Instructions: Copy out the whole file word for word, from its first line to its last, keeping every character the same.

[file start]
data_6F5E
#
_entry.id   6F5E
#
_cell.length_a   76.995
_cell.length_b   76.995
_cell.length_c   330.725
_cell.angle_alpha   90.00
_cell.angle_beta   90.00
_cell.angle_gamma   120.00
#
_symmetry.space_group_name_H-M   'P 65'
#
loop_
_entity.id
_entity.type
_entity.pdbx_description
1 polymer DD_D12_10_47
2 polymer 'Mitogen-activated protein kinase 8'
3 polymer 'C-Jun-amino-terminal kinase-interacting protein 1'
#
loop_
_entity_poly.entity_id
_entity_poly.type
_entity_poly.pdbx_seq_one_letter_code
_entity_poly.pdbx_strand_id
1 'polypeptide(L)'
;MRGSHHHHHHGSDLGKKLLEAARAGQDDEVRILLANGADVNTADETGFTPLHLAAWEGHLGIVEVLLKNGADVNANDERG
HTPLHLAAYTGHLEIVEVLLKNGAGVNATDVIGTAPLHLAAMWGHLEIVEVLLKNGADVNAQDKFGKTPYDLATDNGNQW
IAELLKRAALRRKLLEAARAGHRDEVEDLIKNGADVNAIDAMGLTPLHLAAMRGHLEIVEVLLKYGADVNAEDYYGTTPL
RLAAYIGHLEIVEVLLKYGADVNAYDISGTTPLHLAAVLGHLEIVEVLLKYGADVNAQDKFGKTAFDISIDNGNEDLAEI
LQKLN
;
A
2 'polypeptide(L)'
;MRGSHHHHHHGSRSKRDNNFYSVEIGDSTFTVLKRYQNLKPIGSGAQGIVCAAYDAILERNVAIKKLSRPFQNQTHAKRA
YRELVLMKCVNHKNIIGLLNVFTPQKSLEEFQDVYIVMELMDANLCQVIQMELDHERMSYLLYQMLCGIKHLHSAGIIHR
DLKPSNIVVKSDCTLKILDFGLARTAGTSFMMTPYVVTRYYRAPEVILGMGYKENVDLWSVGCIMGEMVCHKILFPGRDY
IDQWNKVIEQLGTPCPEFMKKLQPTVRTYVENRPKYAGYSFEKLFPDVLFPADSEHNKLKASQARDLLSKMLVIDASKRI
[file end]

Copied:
data_6F5E
#
_entry.id   6F5E
#
_cell.length_a   76.995
_cell.length_b   76.995
_cell.length_c   330.725
_cell.angle_alpha   90.00
_cell.angle_beta   90.00
_cell.angle_gamma   120.00
#
_symmetry.space_group_name_H-M   'P 65'
#
loop_
_entity.id
_entity.type
_entity.pdbx_description
1 polymer DD_D12_10_47
2 polymer 'Mitogen-activated protein kinase 8'
3 polymer 'C-Jun-amino-terminal kinase-interacting protein 1'
#
loop_
_entity_poly.entity_id
_entity_poly.type
_entity_poly.pdbx_seq_one_letter_code
_entity_poly.pdbx_strand_id
1 'polypeptide(L)'
;MRGSHHHHHHGSDLGKKLLEAARAGQDDEVRILLANGADVNTADETGFTPLHLAAWEGHLGIVEVLLKNGADVNANDERG
HTPLHLAAYTGHLEIVEVLLKNGAGVNATDVIGTAPLHLAAMWGHLEIVEVLLKNGADVNAQDKFGKTPYDLATDNGNQW
IAELLKRAALRRKLLEAARAGHRDEVEDLIKNGADVNAIDAMGLTPLHLAAMRGHLEIVEVLLKYGADVNAEDYYGTTPL
RLAAYIGHLEIVEVLLKYGADVNAYDISGTTPLHLAAVLGHLEIVEVLLKYGADVNAQDKFGKTAFDISIDNGNEDLAEI
LQKLN
;
A
2 'polypeptide(L)'
;MRGSHHHHHHGSRSKRDNNFYSVEIGDSTFTVLKRYQNLKPIGSGAQGIVCAAYDAILERNVAIKKLSRPFQNQTHAKRA
YRELVLMKCVNHKNIIGLLNVFTPQKSLEEFQDVYIVMELMDANLCQVIQMELDHERMSYLLYQMLCGIKHLHSAGIIHR
DLKPSNIVVKSDCTLKILDFGLARTAGTSFMMTPYVVTRYYRAPEVILGMGYKENVDLWSVGCIMGEMVCHKILFPGRDY
IDQWNKVIEQLGTPCPEFMKKLQPTVRTYVENRPKYAGYSFEKLFPDVLFPADSEHNKLKASQARDLLSKMLVIDASKRI